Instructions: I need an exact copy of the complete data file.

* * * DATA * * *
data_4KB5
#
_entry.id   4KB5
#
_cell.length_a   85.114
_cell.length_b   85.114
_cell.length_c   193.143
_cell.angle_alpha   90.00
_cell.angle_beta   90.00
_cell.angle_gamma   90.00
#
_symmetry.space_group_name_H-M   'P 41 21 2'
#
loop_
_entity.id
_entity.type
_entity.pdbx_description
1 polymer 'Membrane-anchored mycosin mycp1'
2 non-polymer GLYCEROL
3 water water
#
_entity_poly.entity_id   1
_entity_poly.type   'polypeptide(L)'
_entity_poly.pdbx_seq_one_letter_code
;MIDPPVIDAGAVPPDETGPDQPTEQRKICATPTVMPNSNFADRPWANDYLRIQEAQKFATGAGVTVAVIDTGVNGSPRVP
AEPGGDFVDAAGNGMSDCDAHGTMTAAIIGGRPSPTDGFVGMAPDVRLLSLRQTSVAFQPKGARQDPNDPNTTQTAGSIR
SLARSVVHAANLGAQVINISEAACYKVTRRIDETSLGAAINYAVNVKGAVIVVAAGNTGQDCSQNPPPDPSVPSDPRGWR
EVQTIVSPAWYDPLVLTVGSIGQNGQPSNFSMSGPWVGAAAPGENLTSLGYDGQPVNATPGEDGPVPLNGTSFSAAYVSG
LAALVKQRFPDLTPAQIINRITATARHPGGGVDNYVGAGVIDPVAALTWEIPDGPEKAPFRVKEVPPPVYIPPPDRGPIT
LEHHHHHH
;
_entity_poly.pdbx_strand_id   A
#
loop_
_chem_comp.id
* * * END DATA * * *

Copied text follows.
data_4KB5
#
_entry.id   4KB5
#
_cell.length_a   85.114
_cell.length_b   85.114
_cell.length_c   193.143
_cell.angle_alpha   90.00
_cell.angle_beta   90.00
_cell.angle_gamma   90.00
#
_symmetry.space_group_name_H-M   'P 41 21 2'
#
loop_
_entity.id
_entity.type
_entity.pdbx_description
1 polymer 'Membrane-anchored mycosin mycp1'
2 non-polymer GLYCEROL
3 water water
#
_entity_poly.entity_id   1
_entity_poly.type   'polypeptide(L)'
_entity_poly.pdbx_seq_one_letter_code
;MIDPPVIDAGAVPPDETGPDQPTEQRKICATPTVMPNSNFADRPWANDYLRIQEAQKFATGAGVTVAVIDTGVNGSPRVP
AEPGGDFVDAAGNGMSDCDAHGTMTAAIIGGRPSPTDGFVGMAPDVRLLSLRQTSVAFQPKGARQDPNDPNTTQTAGSIR
SLARSVVHAANLGAQVINISEAACYKVTRRIDETSLGAAINYAVNVKGAVIVVAAGNTGQDCSQNPPPDPSVPSDPRGWR
EVQTIVSPAWYDPLVLTVGSIGQNGQPSNFSMSGPWVGAAAPGENLTSLGYDGQPVNATPGEDGPVPLNGTSFSAAYVSG
LAALVKQRFPDLTPAQIINRITATARHPGGGVDNYVGAGVIDPVAALTWEIPDGPEKAPFRVKEVPPPVYIPPPDRGPIT
LEHHHHHH
;
_entity_poly.pdbx_strand_id   A
#
loop_
_chem_comp.id